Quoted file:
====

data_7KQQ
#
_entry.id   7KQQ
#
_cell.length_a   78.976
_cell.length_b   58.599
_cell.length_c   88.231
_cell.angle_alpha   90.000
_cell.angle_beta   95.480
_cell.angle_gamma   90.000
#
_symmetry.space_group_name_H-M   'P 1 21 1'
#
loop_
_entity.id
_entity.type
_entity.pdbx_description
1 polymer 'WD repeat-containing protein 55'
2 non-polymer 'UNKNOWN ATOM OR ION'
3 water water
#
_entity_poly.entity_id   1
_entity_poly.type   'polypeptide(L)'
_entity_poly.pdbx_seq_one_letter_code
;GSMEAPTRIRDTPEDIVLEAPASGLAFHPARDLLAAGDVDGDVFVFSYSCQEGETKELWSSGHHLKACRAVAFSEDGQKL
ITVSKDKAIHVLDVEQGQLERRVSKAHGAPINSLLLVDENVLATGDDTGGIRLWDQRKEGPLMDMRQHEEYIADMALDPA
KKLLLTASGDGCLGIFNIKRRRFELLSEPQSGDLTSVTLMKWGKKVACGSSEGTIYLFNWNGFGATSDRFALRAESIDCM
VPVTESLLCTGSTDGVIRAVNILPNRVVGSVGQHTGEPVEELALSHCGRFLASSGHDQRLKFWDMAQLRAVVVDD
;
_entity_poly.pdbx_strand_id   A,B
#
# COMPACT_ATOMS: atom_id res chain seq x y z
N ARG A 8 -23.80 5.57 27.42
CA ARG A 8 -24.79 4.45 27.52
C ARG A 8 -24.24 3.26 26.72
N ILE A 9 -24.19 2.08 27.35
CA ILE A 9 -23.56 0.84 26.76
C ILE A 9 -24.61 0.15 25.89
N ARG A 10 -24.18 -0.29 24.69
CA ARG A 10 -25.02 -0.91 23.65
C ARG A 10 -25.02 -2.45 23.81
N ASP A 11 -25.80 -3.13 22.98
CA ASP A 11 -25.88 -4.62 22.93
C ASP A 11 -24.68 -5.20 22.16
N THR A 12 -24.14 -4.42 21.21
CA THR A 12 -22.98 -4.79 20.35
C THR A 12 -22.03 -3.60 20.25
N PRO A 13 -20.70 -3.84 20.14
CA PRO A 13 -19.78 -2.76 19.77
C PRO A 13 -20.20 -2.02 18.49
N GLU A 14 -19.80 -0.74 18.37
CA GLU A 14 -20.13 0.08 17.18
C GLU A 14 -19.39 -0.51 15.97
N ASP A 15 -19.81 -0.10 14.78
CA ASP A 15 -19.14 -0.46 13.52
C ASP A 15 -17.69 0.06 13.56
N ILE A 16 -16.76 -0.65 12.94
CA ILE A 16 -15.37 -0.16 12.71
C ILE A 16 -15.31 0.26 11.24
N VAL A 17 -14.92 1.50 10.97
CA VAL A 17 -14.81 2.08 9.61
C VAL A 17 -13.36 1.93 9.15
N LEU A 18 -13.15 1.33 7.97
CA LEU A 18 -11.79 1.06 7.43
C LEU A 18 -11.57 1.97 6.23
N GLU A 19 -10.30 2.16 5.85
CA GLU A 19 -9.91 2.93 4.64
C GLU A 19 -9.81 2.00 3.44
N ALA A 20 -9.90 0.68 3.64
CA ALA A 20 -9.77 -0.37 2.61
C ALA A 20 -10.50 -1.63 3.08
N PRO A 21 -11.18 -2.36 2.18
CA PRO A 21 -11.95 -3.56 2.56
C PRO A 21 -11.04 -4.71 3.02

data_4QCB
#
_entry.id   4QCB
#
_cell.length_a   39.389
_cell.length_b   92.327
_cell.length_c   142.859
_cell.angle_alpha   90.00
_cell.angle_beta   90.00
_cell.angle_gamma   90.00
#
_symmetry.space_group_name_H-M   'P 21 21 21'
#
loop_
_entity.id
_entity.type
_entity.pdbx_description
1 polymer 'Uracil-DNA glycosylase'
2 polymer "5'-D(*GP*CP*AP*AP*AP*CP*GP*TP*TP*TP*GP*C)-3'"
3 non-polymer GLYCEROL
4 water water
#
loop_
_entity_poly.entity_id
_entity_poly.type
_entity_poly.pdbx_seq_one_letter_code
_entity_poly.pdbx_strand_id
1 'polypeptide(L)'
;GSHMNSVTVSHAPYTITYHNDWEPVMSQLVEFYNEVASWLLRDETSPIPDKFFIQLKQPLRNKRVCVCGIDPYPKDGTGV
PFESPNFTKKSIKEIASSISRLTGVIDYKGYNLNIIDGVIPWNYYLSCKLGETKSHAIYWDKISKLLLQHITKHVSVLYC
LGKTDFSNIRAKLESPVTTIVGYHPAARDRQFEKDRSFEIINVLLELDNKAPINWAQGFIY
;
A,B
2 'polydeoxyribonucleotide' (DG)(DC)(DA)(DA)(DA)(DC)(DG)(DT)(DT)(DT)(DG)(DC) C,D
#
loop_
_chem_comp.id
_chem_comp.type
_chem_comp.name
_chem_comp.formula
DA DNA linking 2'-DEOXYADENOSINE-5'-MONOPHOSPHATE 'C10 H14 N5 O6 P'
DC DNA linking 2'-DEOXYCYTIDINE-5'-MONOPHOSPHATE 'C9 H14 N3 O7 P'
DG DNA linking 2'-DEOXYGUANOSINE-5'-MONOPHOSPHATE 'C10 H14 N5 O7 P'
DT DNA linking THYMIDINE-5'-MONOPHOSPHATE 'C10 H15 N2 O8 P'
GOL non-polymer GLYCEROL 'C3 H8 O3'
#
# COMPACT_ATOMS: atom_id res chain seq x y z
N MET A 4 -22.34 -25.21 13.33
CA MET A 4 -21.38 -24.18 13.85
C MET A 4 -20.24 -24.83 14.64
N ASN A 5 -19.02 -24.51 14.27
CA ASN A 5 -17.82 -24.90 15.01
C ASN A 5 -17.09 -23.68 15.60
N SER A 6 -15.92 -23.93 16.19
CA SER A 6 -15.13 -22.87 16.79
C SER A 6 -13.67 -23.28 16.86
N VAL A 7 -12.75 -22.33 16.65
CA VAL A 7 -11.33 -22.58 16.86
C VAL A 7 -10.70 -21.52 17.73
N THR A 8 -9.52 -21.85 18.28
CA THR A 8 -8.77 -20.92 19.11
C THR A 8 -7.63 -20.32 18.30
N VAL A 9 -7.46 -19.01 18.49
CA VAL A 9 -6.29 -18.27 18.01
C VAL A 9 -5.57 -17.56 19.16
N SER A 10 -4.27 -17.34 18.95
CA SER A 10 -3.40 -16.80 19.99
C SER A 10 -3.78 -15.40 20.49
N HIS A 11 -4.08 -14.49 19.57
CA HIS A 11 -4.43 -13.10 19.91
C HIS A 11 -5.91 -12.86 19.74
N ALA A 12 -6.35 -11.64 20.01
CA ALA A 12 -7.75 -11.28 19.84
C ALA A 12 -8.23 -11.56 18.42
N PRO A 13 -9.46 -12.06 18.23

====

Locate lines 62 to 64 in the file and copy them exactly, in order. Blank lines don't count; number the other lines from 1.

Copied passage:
C VAL A 17 -13.36 1.93 9.15
N LEU A 18 -13.15 1.33 7.97
CA LEU A 18 -11.79 1.06 7.43